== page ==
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For any p-adic local field K, all 1-dim semi-stable Galois repn: $G_K \to Q_p^{*}$ are just $Q_p(n)\otimes \mu$, where $Q_p(n)$ is the Tate twist of cyclotomic character, and $\mu$ an unramified charater.

My question is what if we replace the coefficient field to $E \neq Q_p$?

In fact, at the end of the paper by Gerasimos Dousmanis "Rank two filtered $(φ, N)$-modules with Galois descent data and coefficients", the filtered $(\varphi, N)$ modules of all such 1-dim repns are all classified. My question really is, how do we write out the representations explicitly?

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A one-dimensional $p$-adic Galois representation is crystalline if and only if it's semistable, so this is a duplicate of [mathoverflow.net/questions/61998/] –  David Loeffler May 27 '12 at 13:16
    
@David, actually I also found that post, and am now looking at Conrad's paper, but I suspect if the paper has very "explicit" description of what the characters are...Do you know? –  750am May 27 '12 at 13:30

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up vote 5 down vote accepted

If $E \neq Q_p$ then there may be more $1$-dimensional crystalline representations that the ones you mention. By Lubin-Tate theory, every character of $G_K$ can be written as an unramified character times a character of $O_K^\times$ (after making proper choices and identifications). The algebraic characters of $O_K^\times$ are then crystalline and if $E$ contains $K$, then these provide examples of crystalline characters.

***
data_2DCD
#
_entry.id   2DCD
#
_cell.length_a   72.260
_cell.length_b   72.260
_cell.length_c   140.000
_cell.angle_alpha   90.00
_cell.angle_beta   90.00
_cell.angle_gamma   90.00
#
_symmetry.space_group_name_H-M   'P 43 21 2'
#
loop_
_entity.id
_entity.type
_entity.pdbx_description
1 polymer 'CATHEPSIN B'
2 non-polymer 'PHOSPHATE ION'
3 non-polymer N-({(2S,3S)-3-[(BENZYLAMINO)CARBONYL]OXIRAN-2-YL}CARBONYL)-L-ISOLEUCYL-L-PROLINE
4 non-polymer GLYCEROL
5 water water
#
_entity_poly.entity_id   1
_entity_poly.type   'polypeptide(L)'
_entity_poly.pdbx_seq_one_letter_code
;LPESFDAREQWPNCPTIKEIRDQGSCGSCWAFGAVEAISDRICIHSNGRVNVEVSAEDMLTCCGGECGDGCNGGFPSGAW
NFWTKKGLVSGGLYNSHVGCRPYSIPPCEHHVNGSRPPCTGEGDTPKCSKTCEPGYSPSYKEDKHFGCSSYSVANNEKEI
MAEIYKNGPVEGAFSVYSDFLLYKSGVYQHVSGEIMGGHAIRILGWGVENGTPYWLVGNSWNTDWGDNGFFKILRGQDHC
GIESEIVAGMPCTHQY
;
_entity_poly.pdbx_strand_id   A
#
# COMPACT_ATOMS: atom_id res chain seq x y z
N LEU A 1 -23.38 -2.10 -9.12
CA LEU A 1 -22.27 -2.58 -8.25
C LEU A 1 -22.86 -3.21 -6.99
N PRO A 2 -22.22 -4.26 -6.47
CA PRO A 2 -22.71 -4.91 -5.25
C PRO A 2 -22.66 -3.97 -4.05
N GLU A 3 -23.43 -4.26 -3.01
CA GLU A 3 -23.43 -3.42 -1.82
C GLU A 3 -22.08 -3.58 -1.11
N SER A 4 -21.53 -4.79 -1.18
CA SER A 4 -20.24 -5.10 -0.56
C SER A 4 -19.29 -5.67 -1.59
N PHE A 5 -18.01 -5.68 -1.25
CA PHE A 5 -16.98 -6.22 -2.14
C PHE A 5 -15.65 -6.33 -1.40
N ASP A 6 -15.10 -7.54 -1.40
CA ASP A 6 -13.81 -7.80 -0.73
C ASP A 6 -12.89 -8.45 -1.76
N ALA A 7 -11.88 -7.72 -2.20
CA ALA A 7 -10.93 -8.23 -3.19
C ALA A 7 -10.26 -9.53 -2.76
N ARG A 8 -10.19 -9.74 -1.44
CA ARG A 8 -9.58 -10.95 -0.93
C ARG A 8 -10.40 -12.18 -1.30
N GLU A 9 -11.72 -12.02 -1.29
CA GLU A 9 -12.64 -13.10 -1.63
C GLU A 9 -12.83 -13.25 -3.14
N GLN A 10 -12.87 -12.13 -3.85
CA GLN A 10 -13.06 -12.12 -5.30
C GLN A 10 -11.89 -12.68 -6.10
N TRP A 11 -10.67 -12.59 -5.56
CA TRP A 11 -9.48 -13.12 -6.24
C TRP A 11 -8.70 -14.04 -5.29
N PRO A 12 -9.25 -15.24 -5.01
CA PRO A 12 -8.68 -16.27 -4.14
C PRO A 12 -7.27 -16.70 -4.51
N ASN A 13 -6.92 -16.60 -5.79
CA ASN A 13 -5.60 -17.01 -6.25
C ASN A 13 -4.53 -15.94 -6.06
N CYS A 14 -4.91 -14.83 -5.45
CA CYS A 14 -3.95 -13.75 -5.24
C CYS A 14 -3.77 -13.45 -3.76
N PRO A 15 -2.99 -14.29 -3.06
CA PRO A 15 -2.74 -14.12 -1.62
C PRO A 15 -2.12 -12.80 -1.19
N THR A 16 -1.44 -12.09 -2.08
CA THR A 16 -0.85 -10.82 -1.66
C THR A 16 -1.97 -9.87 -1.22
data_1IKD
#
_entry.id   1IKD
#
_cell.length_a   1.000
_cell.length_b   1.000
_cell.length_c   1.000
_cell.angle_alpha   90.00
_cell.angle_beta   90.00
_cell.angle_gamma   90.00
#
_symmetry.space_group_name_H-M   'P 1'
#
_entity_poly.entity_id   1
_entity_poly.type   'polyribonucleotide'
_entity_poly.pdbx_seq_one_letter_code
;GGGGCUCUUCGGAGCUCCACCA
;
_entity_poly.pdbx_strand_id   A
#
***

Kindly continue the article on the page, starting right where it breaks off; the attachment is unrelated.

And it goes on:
EDIT : oops sorry, I did not read the question carefully enough, I did not see that you were asking for an explicit description of all such representations. As David Loeffler pointed out, the answer is in Brian Conrad's paper (now in appendix B, the paper having grown since last time I mentioned it).

Here is what it basically says, using the same identifications as above: assume that $E$ contains $K^{gal}$ (it's usually harmless to assume that the coefficient field is large enough). If $s$ runs through the set of embeddings $s : K \to E$ and the $a_s$ are integers, then $x \mapsto \prod_s s(x)^{a_s}$ gives rise to a crystalline character of $G_K$ and they're all of this type times an unramified character.

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@Berger, just a quick question, so these $a_i$ will be the Hodge-Tate weights? Thanks! –  user24007 May 27 '12 at 14:43
    
Thank you very much! –  750am May 28 '12 at 4:35

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